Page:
# Quantity class¶

(Shortest import: `from brian2 import Quantity)`

class brian2.units.fundamentalunits.Quantity(arr, dim=None, dtype=None, copy=False, force_quantity=False)[source]

A number with an associated physical dimension. In most cases, it is not necessary to create a Quantity object by hand, instead use multiplication and division of numbers with the constant unit names `second`, `kilogram`, etc.

Notes

The `Quantity` class defines arithmetic operations which check for consistency of dimensions and raise the DimensionMismatchError exception if they are inconsistent. It also defines default and other representations for a number for printing purposes.

See the documentation on the Unit class for more details about the available unit names like mvolt, etc.

Casting rules

The rules that define the casting operations for Quantity object are:

1. Quantity op Quantity = Quantity Performs dimension checking if appropriate

2. (Scalar or Array) op Quantity = Quantity Assumes that the scalar or array is dimensionless

There is one exception to the above rule, the number `0` is interpreted as having “any dimension”.

Examples

```>>> from brian2 import *
>>> I = 3 * amp # I is a Quantity object
>>> R = 2 * ohm # same for R
>>> I * R
6. * volt
>>> (I * R).in_unit(mvolt)
'6000. mV'
>>> (I * R) / mvolt
6000.0
>>> X = I + R
Traceback (most recent call last):
...
DimensionMismatchError: Addition, dimensions were (A) (m^2 kg s^-3 A^-2)
>>> Is = np.array([1, 2, 3]) * amp
>>> Is * R
array([ 2.,  4.,  6.]) * volt
>>> np.asarray(Is * R) # gets rid of units
array([ 2.,  4.,  6.])
```

Attributes

 `dimensions` The physical dimensions of this quantity. `is_dimensionless` Whether this is a dimensionless quantity. `dim` The physical dimensions of this quantity.

Methods

 `with_dimensions`(value, *args, **keywords) Create a `Quantity` object with dim. Return whether this object has the same dimensions as another. `in_unit`(u[, precision, python_code]) Represent the quantity in a given unit. `in_best_unit`([precision, python_code]) Represent the quantity in the "best" unit.

Details

dimensions

The physical dimensions of this quantity.

is_dimensionless

Whether this is a dimensionless quantity.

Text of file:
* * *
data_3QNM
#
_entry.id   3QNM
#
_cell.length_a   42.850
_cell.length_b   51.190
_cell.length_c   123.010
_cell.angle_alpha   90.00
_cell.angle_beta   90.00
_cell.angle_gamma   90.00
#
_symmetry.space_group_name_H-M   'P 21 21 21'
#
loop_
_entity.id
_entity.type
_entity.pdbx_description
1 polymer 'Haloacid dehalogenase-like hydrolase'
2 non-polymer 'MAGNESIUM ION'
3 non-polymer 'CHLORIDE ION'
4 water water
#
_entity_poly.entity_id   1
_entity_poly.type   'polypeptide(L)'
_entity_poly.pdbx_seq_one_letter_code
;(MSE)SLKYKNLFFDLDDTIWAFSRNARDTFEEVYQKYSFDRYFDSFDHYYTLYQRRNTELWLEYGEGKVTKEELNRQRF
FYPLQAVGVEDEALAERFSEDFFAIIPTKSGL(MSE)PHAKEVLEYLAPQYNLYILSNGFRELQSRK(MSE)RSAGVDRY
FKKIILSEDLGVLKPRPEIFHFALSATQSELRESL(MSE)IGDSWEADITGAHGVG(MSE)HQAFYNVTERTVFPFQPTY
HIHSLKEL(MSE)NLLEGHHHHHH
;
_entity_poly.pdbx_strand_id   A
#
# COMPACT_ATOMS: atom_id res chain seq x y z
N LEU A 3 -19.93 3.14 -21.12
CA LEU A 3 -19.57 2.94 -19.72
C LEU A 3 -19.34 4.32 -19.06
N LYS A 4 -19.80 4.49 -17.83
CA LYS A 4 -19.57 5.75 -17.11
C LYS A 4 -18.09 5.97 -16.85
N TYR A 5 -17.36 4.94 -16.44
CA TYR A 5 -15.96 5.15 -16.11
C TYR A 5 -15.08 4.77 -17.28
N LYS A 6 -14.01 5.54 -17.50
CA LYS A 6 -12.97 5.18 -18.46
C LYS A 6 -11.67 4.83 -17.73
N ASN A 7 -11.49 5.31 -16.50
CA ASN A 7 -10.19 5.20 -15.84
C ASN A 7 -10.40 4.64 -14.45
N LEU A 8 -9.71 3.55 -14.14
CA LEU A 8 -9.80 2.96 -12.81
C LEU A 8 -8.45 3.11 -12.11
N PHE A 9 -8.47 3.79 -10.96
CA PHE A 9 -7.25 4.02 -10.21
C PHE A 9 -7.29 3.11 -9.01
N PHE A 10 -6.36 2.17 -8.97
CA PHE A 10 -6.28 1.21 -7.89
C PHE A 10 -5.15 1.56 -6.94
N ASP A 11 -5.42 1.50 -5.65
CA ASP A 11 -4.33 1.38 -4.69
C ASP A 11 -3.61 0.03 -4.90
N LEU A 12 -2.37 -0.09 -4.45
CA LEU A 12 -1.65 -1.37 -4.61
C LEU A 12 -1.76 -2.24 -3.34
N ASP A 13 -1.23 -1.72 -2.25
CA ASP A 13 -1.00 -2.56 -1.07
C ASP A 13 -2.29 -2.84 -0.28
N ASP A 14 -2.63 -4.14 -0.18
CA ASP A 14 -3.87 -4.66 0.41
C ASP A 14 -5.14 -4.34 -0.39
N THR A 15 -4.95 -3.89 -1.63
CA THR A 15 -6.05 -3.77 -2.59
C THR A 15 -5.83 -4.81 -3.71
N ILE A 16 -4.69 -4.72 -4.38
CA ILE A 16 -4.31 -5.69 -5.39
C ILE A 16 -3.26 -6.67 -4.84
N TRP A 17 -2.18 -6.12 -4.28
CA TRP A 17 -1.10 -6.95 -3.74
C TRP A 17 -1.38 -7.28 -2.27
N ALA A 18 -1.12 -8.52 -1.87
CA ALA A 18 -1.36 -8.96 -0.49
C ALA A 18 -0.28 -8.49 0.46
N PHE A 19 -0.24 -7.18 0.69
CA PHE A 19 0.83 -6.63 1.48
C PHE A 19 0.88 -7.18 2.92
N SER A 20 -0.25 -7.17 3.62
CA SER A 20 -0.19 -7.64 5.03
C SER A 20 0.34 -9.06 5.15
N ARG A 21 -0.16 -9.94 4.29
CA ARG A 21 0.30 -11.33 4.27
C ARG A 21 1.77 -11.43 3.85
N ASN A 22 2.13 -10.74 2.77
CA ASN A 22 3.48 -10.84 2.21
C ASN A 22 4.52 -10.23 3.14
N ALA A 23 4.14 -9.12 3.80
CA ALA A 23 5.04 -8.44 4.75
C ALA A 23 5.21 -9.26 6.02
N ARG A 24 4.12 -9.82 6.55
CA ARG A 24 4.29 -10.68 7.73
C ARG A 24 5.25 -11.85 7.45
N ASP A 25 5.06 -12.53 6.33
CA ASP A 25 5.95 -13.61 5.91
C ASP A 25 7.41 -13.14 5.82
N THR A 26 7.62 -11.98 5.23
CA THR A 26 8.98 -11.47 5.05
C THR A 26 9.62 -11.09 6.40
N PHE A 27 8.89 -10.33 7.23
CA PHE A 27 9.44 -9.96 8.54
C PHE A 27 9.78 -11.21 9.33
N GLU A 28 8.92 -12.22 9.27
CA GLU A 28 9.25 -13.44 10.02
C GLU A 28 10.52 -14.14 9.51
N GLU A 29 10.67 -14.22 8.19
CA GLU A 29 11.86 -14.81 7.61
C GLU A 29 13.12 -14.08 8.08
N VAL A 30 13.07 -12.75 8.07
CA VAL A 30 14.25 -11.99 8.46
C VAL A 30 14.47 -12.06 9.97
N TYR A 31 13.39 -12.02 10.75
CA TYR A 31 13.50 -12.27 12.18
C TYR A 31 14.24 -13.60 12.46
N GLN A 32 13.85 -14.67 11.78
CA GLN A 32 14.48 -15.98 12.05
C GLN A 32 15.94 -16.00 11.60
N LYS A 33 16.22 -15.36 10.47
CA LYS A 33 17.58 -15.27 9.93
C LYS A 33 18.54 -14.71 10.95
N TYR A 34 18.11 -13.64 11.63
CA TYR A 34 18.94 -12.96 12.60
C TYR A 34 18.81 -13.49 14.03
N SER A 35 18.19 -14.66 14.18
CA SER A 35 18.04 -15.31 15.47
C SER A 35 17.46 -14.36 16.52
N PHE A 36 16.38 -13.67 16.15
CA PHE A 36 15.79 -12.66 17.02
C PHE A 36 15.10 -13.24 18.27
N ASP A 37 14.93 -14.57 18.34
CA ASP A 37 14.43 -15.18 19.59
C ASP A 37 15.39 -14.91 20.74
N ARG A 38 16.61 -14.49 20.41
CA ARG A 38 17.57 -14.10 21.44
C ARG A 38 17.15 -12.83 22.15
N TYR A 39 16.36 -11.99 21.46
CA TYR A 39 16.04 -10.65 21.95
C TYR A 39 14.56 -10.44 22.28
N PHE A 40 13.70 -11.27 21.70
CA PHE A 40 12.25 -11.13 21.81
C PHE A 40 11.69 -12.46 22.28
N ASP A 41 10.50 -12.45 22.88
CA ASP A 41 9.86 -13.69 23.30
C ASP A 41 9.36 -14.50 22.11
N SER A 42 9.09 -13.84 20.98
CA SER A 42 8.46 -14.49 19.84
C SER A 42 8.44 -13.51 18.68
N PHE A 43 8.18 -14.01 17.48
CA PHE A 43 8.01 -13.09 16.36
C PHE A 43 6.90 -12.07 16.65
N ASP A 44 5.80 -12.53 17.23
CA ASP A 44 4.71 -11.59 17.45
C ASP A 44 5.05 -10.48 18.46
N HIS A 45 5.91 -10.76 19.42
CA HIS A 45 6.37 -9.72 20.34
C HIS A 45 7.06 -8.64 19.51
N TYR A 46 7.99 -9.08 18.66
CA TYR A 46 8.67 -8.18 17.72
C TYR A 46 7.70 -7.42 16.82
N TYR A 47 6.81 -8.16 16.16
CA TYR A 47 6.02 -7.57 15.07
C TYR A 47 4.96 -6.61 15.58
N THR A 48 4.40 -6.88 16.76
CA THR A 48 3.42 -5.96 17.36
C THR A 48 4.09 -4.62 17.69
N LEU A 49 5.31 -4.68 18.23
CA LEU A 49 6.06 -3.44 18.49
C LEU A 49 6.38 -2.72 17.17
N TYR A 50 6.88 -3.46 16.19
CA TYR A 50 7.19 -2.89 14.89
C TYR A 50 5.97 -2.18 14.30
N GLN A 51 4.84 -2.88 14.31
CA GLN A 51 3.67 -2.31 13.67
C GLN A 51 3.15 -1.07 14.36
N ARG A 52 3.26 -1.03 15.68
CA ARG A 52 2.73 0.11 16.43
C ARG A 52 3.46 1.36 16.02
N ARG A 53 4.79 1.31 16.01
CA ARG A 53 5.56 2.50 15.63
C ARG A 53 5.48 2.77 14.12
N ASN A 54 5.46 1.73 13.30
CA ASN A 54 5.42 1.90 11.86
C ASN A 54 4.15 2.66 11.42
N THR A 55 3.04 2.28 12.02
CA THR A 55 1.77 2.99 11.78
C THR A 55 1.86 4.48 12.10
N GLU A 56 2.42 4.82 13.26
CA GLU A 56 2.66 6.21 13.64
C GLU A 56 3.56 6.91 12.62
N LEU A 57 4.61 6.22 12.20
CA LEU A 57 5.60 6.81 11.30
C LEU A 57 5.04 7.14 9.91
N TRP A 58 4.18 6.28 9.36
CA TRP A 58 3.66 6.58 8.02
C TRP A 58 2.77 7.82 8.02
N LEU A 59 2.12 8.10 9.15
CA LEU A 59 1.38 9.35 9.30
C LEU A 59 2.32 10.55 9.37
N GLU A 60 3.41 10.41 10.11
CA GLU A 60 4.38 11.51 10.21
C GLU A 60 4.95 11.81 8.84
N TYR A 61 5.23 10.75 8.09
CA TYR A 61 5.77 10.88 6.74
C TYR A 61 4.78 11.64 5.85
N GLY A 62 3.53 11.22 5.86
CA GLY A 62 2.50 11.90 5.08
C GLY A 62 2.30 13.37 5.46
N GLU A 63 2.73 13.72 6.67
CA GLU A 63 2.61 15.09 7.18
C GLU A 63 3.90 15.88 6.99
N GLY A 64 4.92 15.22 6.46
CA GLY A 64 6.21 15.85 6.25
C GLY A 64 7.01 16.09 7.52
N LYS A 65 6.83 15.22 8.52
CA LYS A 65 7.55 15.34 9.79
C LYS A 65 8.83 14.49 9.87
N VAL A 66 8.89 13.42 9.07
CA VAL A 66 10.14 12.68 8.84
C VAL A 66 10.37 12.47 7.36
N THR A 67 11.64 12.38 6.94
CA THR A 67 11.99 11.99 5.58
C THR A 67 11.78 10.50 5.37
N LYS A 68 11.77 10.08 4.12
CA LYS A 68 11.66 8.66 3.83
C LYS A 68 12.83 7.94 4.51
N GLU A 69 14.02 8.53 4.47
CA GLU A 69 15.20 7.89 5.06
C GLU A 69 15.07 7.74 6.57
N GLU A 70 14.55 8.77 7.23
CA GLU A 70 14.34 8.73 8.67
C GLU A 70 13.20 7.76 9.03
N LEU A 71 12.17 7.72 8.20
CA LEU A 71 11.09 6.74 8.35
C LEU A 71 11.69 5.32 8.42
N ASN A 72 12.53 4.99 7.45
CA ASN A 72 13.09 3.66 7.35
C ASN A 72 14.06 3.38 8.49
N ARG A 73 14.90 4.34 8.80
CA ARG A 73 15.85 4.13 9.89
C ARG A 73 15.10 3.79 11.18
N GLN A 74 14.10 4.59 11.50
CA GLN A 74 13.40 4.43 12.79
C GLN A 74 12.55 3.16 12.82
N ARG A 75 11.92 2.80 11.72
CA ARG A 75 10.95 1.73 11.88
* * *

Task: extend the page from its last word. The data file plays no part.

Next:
dim
static with_dimensions(value, *args, **keywords)[source]

Create a `Quantity` object with dim.

Parameters

value : {array_like, number}

The value of the dimension

args : {`Dimension`, sequence of float}

Either a single argument (a `Dimension`) or a sequence of 7 values.

kwds :

Keywords defining the dim, see `Dimension` for details.

Returns

A `Quantity` object with the given dim

Examples

All of these define an equivalent `Quantity` object:

```>>> from brian2 import *
>>> Quantity.with_dimensions(2, get_or_create_dimension(length=1))
2. * metre
>>> Quantity.with_dimensions(2, length=1)
2. * metre
>>> 2 * metre
2. * metre
```
has_same_dimensions(other)[source]

Return whether this object has the same dimensions as another.

Parameters

other : {`Quantity`, array-like, number}

The object to compare the dimensions against.

Returns

same : `bool`

`True` if `other` has the same dimensions.

in_unit(u, precision=None, python_code=False)[source]

Represent the quantity in a given unit. If `python_code` is `True`, this will return valid python code, i.e. a string like `5.0 * um ** 2` instead of `5.0 um^2`

Parameters

The unit in which to show the quantity.

precision : `int`, optional

The number of digits of precision (in the given unit, see Examples). If no value is given, numpy’s `get_printoptions()` value is used.

python_code : `bool`, optional

Whether to return valid python code (`True`) or a human readable string (`False`, the default).

Returns

String representation of the object in unit `u`.

Examples

```>>> from brian2.units import *
>>> from brian2.units.stdunits import *
>>> x = 25.123456 * mV
>>> x.in_unit(volt)
'0.02512346 V'
>>> x.in_unit(volt, 3)
'0.025 V'
>>> x.in_unit(mV, 3)
'25.123 mV'
```
in_best_unit(precision=None, python_code=False, *regs)[source]

Represent the quantity in the “best” unit.

Parameters

python_code : `bool`, optional

If set to `False` (the default), will return a string like `5.0 um^2` which is not a valid Python expression. If set to `True`, it will return `5.0 * um ** 2` instead.

precision : `int`, optional

The number of digits of precision (in the best unit, see Examples). If no value is given, numpy’s `get_printoptions()` value is used.

regs : `UnitRegistry` objects

The registries where to search for units. If none are given, the standard, user-defined and additional registries are searched in that order.

Returns

representation : `str`

A string representation of this `Quantity`.

Examples

```>>> from brian2.units import *
```
```>>> x = 0.00123456 * volt
```
```>>> x.in_best_unit()
'1.23456 mV'
```
```>>> x.in_best_unit(3)
'1.235 mV'
```